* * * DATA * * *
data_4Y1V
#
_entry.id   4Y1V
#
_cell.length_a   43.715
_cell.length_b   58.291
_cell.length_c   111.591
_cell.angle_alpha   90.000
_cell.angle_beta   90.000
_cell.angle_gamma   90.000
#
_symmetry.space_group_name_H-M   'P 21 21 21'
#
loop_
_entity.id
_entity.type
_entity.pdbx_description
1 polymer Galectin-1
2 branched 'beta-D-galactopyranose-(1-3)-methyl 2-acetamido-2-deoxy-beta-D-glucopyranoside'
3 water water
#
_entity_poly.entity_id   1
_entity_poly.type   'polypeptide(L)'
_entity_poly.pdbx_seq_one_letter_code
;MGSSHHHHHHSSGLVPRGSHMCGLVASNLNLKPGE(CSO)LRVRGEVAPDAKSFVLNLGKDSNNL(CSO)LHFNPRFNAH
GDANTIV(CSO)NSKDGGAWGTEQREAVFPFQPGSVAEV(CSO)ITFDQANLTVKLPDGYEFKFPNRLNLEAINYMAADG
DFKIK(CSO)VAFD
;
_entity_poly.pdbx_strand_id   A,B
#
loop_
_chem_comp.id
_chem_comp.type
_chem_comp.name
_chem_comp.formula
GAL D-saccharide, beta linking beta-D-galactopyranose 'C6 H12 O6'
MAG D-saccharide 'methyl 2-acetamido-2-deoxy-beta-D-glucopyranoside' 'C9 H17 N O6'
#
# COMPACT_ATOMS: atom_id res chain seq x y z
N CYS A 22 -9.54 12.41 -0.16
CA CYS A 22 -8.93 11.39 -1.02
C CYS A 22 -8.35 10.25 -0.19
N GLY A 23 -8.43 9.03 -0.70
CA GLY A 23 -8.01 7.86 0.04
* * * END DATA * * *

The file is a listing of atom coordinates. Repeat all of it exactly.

data_4Y1V
#
_entry.id   4Y1V
#
_cell.length_a   43.715
_cell.length_b   58.291
_cell.length_c   111.591
_cell.angle_alpha   90.000
_cell.angle_beta   90.000
_cell.angle_gamma   90.000
#
_symmetry.space_group_name_H-M   'P 21 21 21'
#
loop_
_entity.id
_entity.type
_entity.pdbx_description
1 polymer Galectin-1
2 branched 'beta-D-galactopyranose-(1-3)-methyl 2-acetamido-2-deoxy-beta-D-glucopyranoside'
3 water water
#
_entity_poly.entity_id   1
_entity_poly.type   'polypeptide(L)'
_entity_poly.pdbx_seq_one_letter_code
;MGSSHHHHHHSSGLVPRGSHMCGLVASNLNLKPGE(CSO)LRVRGEVAPDAKSFVLNLGKDSNNL(CSO)LHFNPRFNAH
GDANTIV(CSO)NSKDGGAWGTEQREAVFPFQPGSVAEV(CSO)ITFDQANLTVKLPDGYEFKFPNRLNLEAINYMAADG
DFKIK(CSO)VAFD
;
_entity_poly.pdbx_strand_id   A,B
#
loop_
_chem_comp.id
_chem_comp.type
_chem_comp.name
_chem_comp.formula
GAL D-saccharide, beta linking beta-D-galactopyranose 'C6 H12 O6'
MAG D-saccharide 'methyl 2-acetamido-2-deoxy-beta-D-glucopyranoside' 'C9 H17 N O6'
#
# COMPACT_ATOMS: atom_id res chain seq x y z
N CYS A 22 -9.54 12.41 -0.16
CA CYS A 22 -8.93 11.39 -1.02
C CYS A 22 -8.35 10.25 -0.19
N GLY A 23 -8.43 9.03 -0.70
CA GLY A 23 -8.01 7.86 0.04